N.C.G.S. § 150B-51(b) (1991).

Petitioner’s request for judicial review claimed that the Dental Board’s ruling was in excess of its statutory authority, was made upon an unlawful procedure, was affected by erroneous interpretation of law, and was arbitrary and capricious. The basic issues on appeal concern (1) the correct statutory interpretation of the term “lawfully qualified nurse,” and (2) which agency has the authority to interpret its meaning in the present context. Errors made in interpreting a statute are errors of law. Savings and Loan League v. Credit Union Comm’n, 302 N.C. 458, 464, 276 S.E.2d 404, 409 (1981). “When the issue on appeal is whether a state agency erred in interpreting a statutory term, an appellate court may freely substitute its judgment for that of the agency and employ de novo review.” Id. at 465, 276 S.E.2d at 410 (citations omitted).

We utilize the “whole record” test in our review. When an appellate court reviews a lower court’s decision as opposed to when it hears direct appeals from administrative agency’s decisions, review is governed by N.C.G.S. § 150B-52 (1991). The scope of review in these instances is the same as it is for other civil cases. Henderson v. North Carolina Dep’t of Human Resources, 91 N.C. App. 527, 531, 372 S.E.2d 887, 890 (1988); see also Scroggs v. North Carolina Criminal Justice Standards Comm’n, 101 N.C. App. 699, 400 S.E.2d 742 (1991). “Thus, our consideration of the superior court judgment is limited to determining whether the court committed any errors of law. . . . [W]e must consider the ‘whole record’ *162so that we may determine whether the superior court judge was correct as a matter of law” in vacating the Dental Board’s ruling. Henderson, 91 N.C. App. at 531, 372 S.E.2d at 890.

In considering the whole record, we must determine if the agency’s findings and conclusions are supported by substantial evidence, or, evidence that a reasonable mind could find adequate to support a conclusion. North Carolina Dep’t of Correction v. Hodge, 99 N.C. App. 602, 610, 394 S.E.2d 285, 289 (1990). We must take into account both evidence that supports and that contradicts the agency’s decision. Our question, essentially, is whether the agency’s decision has a rational basis in the evidence. Id. (quoting In re Rogers, 297 N.C. 48, 65, 253 S.E.2d 912, 922 (1979)).

We note first that although courts are the final interpreters of statutory terms, “the interpretation of a statute by an agency created to administer that statute is traditionally accorded some deference.” Savings and Loan League v. Credit Union Comm’n, 302 N.C. 458, 466, 276 S.E.2d 404, 410 (1981). The Legislature has conferred the authority to regulate the practice of dentistry on the North Carolina State Board of Dental Examiners. N.C.G.S. § 90-22(b) (1990). N.C.G.S. § 90-29 defines and regulates the practice of dentistry in this State.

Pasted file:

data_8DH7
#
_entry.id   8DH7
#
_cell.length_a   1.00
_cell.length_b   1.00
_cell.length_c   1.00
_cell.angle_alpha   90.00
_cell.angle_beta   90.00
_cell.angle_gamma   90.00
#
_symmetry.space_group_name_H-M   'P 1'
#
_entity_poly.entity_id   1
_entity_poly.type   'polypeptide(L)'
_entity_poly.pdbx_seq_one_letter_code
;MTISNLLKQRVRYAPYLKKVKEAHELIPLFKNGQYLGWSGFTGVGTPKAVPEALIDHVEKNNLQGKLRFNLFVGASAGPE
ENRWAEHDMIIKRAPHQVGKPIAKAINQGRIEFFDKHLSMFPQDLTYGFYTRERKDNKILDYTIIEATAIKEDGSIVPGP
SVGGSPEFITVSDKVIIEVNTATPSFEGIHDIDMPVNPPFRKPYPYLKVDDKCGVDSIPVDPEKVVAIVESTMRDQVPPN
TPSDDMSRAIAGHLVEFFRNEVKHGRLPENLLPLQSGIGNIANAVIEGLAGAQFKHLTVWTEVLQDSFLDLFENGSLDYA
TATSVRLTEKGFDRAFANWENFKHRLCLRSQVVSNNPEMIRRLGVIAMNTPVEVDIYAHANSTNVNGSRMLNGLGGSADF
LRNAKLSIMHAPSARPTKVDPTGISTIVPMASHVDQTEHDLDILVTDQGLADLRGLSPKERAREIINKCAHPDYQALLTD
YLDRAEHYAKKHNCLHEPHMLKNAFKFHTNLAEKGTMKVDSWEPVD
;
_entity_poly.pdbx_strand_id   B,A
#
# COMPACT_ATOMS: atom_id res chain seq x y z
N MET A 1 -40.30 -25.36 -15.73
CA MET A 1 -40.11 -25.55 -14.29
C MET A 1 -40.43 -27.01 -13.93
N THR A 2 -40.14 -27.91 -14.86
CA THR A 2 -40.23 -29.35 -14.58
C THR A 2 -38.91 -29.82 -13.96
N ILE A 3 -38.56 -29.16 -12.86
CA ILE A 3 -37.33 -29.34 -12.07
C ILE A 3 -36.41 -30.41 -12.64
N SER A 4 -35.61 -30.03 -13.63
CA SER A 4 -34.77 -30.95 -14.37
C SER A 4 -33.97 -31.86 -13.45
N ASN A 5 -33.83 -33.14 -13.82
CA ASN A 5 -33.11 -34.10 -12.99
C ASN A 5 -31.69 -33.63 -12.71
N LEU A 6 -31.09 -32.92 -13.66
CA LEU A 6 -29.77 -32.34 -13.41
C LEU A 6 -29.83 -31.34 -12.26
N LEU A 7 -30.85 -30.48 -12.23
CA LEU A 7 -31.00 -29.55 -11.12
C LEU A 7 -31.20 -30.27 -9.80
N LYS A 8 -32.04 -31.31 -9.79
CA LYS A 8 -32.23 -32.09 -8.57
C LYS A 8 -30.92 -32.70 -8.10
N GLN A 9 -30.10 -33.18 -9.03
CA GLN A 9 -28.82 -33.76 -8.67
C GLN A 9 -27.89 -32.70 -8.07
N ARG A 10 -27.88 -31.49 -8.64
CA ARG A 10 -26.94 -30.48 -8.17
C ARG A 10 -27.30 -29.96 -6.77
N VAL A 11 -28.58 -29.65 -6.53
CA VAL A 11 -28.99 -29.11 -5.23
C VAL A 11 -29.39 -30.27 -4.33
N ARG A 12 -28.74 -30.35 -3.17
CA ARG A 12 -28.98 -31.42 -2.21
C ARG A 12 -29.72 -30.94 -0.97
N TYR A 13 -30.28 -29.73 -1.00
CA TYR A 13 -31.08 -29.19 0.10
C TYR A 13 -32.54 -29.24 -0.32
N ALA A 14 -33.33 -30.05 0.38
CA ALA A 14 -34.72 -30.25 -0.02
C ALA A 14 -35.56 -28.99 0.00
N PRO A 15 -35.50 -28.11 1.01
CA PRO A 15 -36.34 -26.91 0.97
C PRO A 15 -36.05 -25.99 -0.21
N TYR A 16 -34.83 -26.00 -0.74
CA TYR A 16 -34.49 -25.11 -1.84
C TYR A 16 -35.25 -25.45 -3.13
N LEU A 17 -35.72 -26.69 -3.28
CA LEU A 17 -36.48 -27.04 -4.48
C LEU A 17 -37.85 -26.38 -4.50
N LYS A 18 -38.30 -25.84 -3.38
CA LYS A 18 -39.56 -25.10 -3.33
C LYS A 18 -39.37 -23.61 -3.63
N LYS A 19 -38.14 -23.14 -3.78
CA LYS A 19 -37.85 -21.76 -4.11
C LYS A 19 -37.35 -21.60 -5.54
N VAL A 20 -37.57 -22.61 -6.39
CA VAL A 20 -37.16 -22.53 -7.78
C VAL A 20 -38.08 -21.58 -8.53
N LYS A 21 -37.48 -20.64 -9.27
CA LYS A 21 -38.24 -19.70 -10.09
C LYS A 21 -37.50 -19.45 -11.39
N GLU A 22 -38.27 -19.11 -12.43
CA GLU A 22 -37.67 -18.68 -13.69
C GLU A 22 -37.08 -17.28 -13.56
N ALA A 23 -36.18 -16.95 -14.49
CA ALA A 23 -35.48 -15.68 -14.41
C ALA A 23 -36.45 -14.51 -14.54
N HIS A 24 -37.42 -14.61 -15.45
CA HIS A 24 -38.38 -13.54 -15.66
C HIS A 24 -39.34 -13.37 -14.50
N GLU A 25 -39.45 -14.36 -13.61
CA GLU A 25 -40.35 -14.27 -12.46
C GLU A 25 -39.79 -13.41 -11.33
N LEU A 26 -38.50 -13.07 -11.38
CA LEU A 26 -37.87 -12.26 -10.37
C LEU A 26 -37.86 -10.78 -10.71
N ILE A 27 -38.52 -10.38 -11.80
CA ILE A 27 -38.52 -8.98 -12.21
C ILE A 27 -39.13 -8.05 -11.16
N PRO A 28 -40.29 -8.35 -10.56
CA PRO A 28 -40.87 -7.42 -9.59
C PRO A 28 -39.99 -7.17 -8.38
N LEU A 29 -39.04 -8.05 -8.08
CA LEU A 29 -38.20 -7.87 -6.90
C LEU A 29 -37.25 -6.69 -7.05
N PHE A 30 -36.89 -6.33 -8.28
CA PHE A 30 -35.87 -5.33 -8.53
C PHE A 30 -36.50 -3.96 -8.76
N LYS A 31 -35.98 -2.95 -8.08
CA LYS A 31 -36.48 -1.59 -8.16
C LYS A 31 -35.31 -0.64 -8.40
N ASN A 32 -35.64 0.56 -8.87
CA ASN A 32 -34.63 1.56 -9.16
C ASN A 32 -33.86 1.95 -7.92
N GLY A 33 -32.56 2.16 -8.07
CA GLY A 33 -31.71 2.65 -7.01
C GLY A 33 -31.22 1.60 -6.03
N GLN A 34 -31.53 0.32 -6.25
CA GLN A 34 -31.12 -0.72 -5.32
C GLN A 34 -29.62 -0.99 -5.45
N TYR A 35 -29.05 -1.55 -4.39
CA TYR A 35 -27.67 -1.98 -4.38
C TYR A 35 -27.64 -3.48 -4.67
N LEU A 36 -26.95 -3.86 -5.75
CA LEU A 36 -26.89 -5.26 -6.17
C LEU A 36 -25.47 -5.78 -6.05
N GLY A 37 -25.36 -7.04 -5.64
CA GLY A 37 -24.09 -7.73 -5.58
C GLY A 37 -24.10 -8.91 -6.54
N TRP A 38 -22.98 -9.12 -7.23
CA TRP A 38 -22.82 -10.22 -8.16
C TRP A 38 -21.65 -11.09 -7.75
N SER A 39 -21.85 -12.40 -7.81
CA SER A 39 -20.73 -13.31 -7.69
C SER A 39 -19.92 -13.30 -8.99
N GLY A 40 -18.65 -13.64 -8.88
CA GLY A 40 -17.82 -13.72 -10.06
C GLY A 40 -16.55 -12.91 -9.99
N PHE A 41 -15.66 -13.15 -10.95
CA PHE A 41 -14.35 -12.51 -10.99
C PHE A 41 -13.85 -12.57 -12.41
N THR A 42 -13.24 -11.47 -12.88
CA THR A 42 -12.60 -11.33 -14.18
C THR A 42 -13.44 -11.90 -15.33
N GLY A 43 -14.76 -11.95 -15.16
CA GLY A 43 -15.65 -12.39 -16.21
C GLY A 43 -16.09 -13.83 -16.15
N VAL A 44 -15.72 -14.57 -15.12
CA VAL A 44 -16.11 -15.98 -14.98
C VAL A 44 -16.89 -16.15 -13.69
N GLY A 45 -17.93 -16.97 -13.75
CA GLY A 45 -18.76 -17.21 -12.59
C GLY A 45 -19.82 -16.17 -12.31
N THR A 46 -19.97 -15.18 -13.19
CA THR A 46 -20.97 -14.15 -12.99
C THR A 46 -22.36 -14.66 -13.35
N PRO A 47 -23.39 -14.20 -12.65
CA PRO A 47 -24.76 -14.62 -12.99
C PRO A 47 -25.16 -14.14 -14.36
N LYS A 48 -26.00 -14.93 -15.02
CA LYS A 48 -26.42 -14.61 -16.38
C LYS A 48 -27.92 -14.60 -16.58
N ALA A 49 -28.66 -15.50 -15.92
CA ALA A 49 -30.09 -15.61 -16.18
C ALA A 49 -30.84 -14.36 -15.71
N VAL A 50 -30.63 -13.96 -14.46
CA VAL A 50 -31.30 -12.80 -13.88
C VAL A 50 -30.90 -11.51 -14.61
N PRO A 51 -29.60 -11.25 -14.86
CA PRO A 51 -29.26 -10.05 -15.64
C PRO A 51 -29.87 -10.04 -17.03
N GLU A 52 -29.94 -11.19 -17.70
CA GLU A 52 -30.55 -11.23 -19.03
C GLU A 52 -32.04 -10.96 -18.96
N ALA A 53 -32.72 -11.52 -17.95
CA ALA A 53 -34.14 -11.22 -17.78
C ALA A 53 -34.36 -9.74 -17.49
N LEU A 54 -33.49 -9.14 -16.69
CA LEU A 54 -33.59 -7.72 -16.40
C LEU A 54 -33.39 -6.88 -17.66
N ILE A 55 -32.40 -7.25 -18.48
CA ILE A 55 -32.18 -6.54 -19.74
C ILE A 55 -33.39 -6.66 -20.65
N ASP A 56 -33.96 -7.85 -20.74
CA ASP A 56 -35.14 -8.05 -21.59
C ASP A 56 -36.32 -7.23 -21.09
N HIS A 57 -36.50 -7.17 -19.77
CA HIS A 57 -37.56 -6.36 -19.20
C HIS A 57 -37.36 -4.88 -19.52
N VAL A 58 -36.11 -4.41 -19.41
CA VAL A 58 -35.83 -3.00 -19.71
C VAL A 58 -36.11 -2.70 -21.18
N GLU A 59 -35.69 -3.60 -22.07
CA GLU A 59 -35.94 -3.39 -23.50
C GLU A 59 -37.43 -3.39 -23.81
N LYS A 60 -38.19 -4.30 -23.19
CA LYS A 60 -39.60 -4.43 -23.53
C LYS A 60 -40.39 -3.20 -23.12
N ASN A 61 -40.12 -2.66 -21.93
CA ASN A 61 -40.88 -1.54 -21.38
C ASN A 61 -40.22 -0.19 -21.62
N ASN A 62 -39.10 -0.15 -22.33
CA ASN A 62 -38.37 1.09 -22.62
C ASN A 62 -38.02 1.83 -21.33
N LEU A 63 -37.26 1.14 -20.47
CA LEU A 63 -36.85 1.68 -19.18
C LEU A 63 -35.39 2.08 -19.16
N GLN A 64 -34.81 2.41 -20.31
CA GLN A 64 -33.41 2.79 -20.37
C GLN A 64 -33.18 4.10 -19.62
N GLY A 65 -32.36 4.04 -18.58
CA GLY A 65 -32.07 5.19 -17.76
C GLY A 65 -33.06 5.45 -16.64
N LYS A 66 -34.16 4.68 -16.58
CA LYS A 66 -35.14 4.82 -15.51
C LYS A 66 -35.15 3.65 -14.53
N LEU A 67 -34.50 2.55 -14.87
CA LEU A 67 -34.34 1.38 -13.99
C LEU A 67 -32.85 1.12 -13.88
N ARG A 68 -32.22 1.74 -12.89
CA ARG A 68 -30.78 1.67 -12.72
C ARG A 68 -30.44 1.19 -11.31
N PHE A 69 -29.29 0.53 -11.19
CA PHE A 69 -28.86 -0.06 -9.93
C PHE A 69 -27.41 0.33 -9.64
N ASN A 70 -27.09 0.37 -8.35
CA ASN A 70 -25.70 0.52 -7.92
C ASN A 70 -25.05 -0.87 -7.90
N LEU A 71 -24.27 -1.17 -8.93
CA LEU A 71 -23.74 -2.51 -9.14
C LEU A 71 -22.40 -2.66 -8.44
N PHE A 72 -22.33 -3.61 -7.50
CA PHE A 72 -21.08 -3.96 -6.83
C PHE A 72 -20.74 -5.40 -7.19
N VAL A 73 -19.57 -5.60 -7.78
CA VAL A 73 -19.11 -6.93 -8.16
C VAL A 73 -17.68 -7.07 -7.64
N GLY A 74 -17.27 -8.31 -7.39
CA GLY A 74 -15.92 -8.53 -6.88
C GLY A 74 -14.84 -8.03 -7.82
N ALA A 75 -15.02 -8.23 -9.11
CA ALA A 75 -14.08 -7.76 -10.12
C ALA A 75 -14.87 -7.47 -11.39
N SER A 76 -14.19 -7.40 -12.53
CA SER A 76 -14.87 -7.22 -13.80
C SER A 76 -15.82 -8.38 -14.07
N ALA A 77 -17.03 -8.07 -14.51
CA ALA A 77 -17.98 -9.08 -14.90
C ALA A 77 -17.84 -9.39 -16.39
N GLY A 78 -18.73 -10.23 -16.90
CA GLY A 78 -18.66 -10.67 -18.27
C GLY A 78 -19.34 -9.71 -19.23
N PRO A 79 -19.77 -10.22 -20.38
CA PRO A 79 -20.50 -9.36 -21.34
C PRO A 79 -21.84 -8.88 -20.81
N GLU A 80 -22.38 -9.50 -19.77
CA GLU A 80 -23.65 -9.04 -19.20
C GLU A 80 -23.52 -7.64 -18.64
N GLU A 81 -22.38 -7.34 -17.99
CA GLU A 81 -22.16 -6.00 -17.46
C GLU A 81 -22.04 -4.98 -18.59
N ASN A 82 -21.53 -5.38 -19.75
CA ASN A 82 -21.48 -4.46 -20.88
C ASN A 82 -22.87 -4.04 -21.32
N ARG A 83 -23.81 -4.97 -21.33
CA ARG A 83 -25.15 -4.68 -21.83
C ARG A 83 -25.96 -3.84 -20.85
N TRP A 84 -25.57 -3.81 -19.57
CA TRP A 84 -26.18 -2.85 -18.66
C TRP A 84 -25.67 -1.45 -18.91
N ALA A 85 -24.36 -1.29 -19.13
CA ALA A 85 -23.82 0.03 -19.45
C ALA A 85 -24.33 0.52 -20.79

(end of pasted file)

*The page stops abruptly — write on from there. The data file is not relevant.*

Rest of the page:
[1] The Dental Board found that the administration of oral injections —except by lawfully qualified nurses and anesthetists who do so under a dentist’s supervision — constituted the practice of dentistry. The Dental Board further found that administering anesthetic can be a dangerous procedure if performed by an improperly trained person. The Board found that nurses are not generally trained in the anatomy of the mouth, in dentistry in particular, or in the intraoral administration of anesthetic. The declaratory ruling also held that lawfully qualified nurses under N.C.G.S. § 90-29 are certified registered nurse anesthetists, because CRNAs are “trained in the anatomy of [the] neck and mouth, . . . and [are] trained to deal with the types of emergencies that could arise in connection with the use of anesthesia.” The Dental Board reasoned that this holding would assure more consistent and uniform training of nurses, and thereby be more protective of the public health, safety, and welfare.

• Nurses are regulated under Chapter 90, Article 9A, more commonly referred to as the Nursing Practice Act. Under these statutory provisions, the North Carolina Board of Nursing is empowered *163to “(1) [administer this Article; (2) [i]ssue its interpretations of this Article; [and] (3) [a]dopt, amend or repeal rules and regulations as may be necessary to carry out the provisions of this Article.” N.C.G.S. § 90-171.23(b) (1990) (emphasis added). The intraoral injection of anesthetic by lawfully qualified nurses is not a subject covered in the Nursing Practice Act, but instead is specifically provided for — and characterized as “dentistry” — in the Dental Practice Act. We do not believe our Legislature intended that one profession set the standards of qualification for another. The authority granted the Nursing Board is limited to the practices found in the Nursing Practice Act. ,

We find substantial evidence in the record to uphold the declaratory ruling of the Dental Board. For the superior court to vacate this ruling constituted an error of law. We therefore reverse the Superior Court’s order, and hold that the Dental Board is the correct agency to determine what kind of nurse qualifies as a “lawfully qualified nurse” pursuant to N.C.G.S. § 90-29(b)(6).

[2] Finally, we note that this statute has been amended, effective 1 July 1992, to read “lawfully qualified nurse anesthetist.” N.C.G.S. § 90-29(b)(6) (Cum. Supp. 1992). This amendment deletes the word “or.” Considering the evidence before us that the Dental Board lobbied for the change, there is more than a reasonable inference that “lawfully qualified nurse anesthetist” was intended to equate CRNA. We find the matter is moot.


Judges JOHNSON and COZORT concur.